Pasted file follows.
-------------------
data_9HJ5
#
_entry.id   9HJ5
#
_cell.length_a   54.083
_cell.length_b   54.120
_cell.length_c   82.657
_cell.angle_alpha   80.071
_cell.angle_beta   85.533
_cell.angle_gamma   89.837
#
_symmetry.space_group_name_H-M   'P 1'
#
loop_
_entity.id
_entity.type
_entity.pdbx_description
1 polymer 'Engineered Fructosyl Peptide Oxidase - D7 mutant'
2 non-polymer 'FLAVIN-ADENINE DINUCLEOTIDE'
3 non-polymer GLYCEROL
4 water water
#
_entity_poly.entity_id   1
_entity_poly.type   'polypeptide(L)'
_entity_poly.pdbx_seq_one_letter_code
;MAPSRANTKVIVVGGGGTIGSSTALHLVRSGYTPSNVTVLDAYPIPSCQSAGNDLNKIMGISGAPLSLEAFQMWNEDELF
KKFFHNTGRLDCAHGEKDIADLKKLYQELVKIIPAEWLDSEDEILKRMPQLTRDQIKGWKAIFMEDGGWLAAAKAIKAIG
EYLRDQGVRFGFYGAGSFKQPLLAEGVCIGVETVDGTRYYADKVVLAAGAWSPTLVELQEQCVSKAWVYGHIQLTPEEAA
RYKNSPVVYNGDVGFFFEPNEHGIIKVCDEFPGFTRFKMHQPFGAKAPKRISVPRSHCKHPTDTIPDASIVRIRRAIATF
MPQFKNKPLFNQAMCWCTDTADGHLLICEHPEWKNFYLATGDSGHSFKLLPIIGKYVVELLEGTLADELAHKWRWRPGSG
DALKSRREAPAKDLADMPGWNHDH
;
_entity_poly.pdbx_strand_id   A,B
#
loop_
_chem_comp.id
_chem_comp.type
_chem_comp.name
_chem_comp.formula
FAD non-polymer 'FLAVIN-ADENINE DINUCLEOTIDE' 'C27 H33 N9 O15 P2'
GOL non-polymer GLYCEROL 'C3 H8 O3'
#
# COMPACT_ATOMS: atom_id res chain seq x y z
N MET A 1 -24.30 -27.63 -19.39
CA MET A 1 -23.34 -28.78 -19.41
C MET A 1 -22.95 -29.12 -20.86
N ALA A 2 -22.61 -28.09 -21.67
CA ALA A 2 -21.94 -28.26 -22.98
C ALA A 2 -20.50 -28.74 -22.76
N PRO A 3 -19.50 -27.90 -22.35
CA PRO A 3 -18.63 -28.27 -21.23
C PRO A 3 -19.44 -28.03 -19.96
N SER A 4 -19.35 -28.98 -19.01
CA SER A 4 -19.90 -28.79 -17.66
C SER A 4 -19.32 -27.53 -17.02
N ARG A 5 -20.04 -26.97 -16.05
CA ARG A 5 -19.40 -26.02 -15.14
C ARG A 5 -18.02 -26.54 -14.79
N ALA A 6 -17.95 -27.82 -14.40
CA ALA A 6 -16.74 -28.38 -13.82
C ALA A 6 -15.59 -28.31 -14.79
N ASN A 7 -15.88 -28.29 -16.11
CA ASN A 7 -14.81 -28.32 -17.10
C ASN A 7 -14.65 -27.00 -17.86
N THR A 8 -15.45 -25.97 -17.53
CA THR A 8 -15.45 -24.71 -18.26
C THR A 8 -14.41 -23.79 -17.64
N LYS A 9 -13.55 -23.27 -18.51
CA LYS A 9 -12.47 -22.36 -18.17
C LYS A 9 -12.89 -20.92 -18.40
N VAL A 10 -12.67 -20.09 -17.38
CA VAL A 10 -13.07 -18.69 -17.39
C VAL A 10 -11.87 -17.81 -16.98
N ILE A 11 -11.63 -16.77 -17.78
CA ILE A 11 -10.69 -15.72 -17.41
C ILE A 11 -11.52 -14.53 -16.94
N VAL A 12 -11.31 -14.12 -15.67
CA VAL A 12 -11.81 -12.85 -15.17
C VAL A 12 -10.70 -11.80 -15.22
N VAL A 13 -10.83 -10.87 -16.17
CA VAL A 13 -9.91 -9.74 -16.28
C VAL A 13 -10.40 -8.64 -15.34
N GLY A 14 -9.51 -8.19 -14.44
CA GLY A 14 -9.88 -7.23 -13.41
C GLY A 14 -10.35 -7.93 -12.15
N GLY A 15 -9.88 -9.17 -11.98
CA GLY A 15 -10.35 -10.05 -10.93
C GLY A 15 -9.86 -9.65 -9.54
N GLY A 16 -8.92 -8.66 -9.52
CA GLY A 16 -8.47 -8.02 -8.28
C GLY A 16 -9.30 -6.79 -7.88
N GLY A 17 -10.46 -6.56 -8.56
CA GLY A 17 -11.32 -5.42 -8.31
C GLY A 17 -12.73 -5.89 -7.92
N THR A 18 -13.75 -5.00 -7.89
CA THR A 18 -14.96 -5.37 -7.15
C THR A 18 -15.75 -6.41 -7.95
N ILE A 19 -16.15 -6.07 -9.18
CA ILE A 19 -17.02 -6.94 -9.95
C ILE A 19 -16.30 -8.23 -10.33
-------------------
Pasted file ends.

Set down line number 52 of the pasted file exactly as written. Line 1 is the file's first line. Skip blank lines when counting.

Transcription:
C PRO A 3 -19.44 -28.03 -19.96